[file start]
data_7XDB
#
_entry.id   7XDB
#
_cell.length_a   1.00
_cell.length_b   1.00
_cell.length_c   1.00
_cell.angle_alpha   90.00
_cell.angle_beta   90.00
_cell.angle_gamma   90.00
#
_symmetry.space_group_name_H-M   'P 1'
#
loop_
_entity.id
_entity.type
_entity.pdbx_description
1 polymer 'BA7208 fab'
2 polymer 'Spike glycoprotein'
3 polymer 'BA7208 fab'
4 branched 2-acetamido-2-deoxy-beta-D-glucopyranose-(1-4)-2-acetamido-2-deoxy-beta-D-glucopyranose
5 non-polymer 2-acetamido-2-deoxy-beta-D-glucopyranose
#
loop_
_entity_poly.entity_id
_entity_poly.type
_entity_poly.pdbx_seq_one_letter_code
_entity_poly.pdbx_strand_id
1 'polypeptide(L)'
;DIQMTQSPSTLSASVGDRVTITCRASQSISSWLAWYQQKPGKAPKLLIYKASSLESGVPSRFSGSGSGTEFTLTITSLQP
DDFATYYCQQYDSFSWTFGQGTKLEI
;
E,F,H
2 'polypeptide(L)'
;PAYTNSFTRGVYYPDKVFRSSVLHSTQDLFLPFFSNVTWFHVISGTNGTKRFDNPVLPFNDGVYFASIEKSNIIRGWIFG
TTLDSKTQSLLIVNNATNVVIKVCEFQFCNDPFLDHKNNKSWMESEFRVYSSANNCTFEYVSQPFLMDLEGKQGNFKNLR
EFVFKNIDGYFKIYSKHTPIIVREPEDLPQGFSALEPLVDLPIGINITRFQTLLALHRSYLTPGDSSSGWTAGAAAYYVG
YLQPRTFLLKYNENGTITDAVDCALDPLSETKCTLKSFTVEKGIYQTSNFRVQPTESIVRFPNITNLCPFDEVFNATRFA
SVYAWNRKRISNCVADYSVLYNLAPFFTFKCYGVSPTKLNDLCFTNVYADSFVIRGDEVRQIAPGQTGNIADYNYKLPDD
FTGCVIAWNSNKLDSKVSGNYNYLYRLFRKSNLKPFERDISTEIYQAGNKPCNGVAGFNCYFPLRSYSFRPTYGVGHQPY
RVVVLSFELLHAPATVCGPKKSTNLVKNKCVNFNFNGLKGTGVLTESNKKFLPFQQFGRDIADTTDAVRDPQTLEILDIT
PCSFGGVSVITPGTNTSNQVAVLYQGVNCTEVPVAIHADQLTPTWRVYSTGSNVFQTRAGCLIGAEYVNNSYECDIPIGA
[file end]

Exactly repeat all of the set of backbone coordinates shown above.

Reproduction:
data_7XDB
#
_entry.id   7XDB
#
_cell.length_a   1.00
_cell.length_b   1.00
_cell.length_c   1.00
_cell.angle_alpha   90.00
_cell.angle_beta   90.00
_cell.angle_gamma   90.00
#
_symmetry.space_group_name_H-M   'P 1'
#
loop_
_entity.id
_entity.type
_entity.pdbx_description
1 polymer 'BA7208 fab'
2 polymer 'Spike glycoprotein'
3 polymer 'BA7208 fab'
4 branched 2-acetamido-2-deoxy-beta-D-glucopyranose-(1-4)-2-acetamido-2-deoxy-beta-D-glucopyranose
5 non-polymer 2-acetamido-2-deoxy-beta-D-glucopyranose
#
loop_
_entity_poly.entity_id
_entity_poly.type
_entity_poly.pdbx_seq_one_letter_code
_entity_poly.pdbx_strand_id
1 'polypeptide(L)'
;DIQMTQSPSTLSASVGDRVTITCRASQSISSWLAWYQQKPGKAPKLLIYKASSLESGVPSRFSGSGSGTEFTLTITSLQP
DDFATYYCQQYDSFSWTFGQGTKLEI
;
E,F,H
2 'polypeptide(L)'
;PAYTNSFTRGVYYPDKVFRSSVLHSTQDLFLPFFSNVTWFHVISGTNGTKRFDNPVLPFNDGVYFASIEKSNIIRGWIFG
TTLDSKTQSLLIVNNATNVVIKVCEFQFCNDPFLDHKNNKSWMESEFRVYSSANNCTFEYVSQPFLMDLEGKQGNFKNLR
EFVFKNIDGYFKIYSKHTPIIVREPEDLPQGFSALEPLVDLPIGINITRFQTLLALHRSYLTPGDSSSGWTAGAAAYYVG
YLQPRTFLLKYNENGTITDAVDCALDPLSETKCTLKSFTVEKGIYQTSNFRVQPTESIVRFPNITNLCPFDEVFNATRFA
SVYAWNRKRISNCVADYSVLYNLAPFFTFKCYGVSPTKLNDLCFTNVYADSFVIRGDEVRQIAPGQTGNIADYNYKLPDD
FTGCVIAWNSNKLDSKVSGNYNYLYRLFRKSNLKPFERDISTEIYQAGNKPCNGVAGFNCYFPLRSYSFRPTYGVGHQPY
RVVVLSFELLHAPATVCGPKKSTNLVKNKCVNFNFNGLKGTGVLTESNKKFLPFQQFGRDIADTTDAVRDPQTLEILDIT
PCSFGGVSVITPGTNTSNQVAVLYQGVNCTEVPVAIHADQLTPTWRVYSTGSNVFQTRAGCLIGAEYVNNSYECDIPIGA